My Top Reads of 2016

I read almost thirty books this year, which is probably a record for me since my pre-teen bookworm days. Many were decent but unremarkable, a few were pants. These five stood out as the best. If you also read any of them I hope you enjoy them as much as I did.

        

1. Life Or Death – Michael Robotham

I’ve read a lot of thrillers over the past couple of years. Very few of them have been complete duds, but I could say the same about the number that have really grabbed me and stood out from the crowd. This book is one of them.

The premise for the book is a complete winner. Audie Palmer has spent ten, hard years in prison, but the day before he is due to be released, he escapes. Why would anyone do something like that?

What follows is a brilliantly told tale. It unravels beautifully, revealing the reasons for Audie’s actions as it switches between present day and his past. The writing is fantastic, with some of the best similes and descriptions I’ve read in a long time. I found myself entirely immersed in the book, rooting for Audie, booing the baddies and turning the (electronic) pages with relish.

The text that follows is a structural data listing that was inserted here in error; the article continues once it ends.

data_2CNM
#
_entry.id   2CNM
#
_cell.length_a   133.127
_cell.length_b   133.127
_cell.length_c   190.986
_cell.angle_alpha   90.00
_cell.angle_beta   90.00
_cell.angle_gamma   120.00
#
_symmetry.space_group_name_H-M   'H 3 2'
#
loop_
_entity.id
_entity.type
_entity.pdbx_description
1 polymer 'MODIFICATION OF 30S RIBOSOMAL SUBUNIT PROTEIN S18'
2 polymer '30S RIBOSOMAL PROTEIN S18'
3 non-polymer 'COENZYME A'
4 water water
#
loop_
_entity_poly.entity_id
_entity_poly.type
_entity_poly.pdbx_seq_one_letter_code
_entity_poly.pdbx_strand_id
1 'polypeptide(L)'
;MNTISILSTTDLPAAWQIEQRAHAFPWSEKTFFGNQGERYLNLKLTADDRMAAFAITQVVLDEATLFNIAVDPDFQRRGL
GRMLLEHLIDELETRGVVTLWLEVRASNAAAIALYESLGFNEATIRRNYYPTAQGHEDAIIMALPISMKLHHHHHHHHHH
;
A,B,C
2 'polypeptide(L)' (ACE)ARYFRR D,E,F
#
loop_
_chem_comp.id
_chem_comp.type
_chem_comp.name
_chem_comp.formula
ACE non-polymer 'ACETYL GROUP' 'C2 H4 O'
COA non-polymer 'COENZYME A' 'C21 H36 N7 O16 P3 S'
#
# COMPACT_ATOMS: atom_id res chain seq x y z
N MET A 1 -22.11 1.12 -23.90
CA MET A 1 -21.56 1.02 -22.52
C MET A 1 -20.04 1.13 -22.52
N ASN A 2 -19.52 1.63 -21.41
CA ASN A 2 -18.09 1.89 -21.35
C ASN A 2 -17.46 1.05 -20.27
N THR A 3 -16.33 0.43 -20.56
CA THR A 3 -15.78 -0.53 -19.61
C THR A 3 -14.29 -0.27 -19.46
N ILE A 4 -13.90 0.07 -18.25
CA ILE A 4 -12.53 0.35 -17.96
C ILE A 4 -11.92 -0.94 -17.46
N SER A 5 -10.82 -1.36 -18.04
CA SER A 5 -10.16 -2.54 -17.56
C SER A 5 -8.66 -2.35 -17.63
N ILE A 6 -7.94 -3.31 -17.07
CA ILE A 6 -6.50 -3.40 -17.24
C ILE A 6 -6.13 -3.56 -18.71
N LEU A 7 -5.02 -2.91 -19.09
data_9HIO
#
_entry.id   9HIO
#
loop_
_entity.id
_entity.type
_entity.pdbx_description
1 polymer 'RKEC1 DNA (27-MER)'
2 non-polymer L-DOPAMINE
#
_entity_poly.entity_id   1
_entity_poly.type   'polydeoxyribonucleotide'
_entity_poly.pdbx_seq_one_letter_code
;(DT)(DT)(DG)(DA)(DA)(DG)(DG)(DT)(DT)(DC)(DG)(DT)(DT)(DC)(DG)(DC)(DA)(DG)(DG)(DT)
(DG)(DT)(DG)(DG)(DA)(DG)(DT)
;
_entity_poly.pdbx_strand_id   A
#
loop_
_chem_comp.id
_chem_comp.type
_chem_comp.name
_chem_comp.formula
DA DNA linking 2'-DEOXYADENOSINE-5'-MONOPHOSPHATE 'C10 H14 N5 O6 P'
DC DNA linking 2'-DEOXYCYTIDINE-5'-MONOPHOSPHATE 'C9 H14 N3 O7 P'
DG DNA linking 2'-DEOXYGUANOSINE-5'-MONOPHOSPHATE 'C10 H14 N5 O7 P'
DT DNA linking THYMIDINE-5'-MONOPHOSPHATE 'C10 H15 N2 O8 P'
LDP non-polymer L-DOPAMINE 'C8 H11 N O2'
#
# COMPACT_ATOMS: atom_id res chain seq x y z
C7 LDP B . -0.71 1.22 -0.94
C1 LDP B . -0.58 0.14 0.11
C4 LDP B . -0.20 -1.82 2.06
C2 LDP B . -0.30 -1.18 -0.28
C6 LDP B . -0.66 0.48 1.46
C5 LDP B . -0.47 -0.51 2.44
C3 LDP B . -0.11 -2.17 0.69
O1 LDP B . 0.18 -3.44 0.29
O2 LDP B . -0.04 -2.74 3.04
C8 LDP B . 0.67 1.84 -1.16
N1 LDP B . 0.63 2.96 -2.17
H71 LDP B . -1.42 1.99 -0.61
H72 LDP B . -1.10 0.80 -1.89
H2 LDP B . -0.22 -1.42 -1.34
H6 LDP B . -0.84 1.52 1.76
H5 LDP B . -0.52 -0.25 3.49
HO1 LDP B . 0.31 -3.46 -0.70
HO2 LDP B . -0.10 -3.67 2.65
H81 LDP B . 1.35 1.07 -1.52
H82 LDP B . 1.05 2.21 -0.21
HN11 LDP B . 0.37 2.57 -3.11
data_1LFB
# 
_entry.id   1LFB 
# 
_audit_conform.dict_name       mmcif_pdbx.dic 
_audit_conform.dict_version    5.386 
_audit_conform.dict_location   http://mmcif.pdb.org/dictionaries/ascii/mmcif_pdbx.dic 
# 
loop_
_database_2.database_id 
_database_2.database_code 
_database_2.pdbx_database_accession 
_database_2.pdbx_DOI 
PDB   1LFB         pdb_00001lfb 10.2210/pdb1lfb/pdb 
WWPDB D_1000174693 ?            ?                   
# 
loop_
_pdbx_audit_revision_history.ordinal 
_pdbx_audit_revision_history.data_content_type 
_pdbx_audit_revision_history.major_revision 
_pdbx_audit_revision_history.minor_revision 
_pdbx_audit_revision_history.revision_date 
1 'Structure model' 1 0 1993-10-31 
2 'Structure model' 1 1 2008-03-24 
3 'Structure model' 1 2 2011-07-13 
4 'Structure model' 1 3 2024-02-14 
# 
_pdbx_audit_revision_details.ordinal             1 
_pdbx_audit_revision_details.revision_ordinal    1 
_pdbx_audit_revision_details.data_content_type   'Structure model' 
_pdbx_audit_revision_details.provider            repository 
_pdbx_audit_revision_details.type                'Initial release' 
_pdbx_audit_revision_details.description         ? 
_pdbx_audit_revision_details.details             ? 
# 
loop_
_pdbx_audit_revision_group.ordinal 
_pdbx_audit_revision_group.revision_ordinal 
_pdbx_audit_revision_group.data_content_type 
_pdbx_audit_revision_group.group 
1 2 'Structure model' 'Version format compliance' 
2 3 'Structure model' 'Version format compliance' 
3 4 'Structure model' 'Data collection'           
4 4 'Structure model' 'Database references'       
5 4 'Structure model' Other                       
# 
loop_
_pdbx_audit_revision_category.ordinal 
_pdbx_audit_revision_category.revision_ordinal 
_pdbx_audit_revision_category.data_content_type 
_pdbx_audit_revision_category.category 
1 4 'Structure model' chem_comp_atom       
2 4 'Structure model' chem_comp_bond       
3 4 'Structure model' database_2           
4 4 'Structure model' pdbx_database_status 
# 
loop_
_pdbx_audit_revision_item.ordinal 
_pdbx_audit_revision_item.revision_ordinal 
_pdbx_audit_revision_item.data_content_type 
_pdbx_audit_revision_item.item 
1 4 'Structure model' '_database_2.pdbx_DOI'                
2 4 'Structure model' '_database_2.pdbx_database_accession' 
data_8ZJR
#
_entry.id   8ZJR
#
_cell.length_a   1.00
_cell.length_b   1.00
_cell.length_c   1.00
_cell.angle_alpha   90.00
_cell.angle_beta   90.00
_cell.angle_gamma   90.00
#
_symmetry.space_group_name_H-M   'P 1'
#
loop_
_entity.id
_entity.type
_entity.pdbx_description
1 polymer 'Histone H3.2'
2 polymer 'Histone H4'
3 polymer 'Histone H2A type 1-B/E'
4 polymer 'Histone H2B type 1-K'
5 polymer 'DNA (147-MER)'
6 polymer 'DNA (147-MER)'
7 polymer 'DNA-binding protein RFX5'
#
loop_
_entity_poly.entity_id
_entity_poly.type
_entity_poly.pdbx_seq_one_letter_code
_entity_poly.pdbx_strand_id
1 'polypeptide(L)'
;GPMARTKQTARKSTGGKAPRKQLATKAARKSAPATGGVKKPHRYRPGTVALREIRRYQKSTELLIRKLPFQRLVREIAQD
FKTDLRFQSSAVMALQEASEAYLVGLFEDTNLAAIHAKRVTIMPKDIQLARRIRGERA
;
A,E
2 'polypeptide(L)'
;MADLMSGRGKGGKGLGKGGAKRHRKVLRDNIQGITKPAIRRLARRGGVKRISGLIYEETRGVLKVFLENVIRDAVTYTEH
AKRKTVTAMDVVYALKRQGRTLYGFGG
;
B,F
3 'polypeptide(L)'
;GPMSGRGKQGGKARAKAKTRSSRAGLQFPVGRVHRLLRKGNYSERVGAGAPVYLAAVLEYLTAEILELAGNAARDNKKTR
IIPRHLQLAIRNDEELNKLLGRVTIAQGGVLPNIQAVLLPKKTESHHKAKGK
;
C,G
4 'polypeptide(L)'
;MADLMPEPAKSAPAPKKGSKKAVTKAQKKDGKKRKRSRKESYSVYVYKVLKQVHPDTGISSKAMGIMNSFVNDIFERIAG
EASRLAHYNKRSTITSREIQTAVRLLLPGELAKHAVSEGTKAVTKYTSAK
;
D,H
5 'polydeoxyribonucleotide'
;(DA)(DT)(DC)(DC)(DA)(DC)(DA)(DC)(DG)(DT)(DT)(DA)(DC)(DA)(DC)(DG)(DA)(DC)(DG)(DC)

I can’t speak highly enough of this book. By far the best book I’ve read this year and straight into my top ten ever, I think. Superb!

2. The Big Sleep – Raymond Chandler

It’s funny how you can convince yourself that a book won’t be for you based on some rather tenuous assumptions. This book was one of those. Sure, I knew it was regarded as a classic, and a touchstone for many a crime-writer, but I didn’t think I’d like it. I was so, so wrong!

I picked this up in a bookshop and, by the end of the first page, I was hooked. The humour is razor-sharp, with cracking one-liners and acerbic asides on almost every page. It’s not a comedy but it is very amusing and very clever.

It has to be said that the story is contained within a bit of a rambling plot, and on a few occasions I found the dialogue hard to fathom – it’s definitely stylised and of its time. However, I got used to it and it was worth the effort. The ending is very satisfying and ties together the loose ends that, at one point, I thought might be left hanging.

Superb stuff, and I’ll be reading the rest of the Marlowe books, now that I’ve broken through my prejudices.

3. A Walk In The Woods (Rediscovering America on the Appalachian Trail) – Bill Bryson

I’ve read a few Bill Bryson books and enjoyed them all. This was no exception.

Bryson is witty. I don’t find him belly-laugh funny but when I’m reading his stuff I smile a lot, snort occasionally, and admire his way with words. The tale he tells here is diverting and interesting, with his adventures on the trail interspersed with a bit of history and social commentary. It’s not a tension-filled, roller coaster, brimming with intrigue and jeopardy (although there is a little of that), but it still held my attention, amused me, and made me want to read on.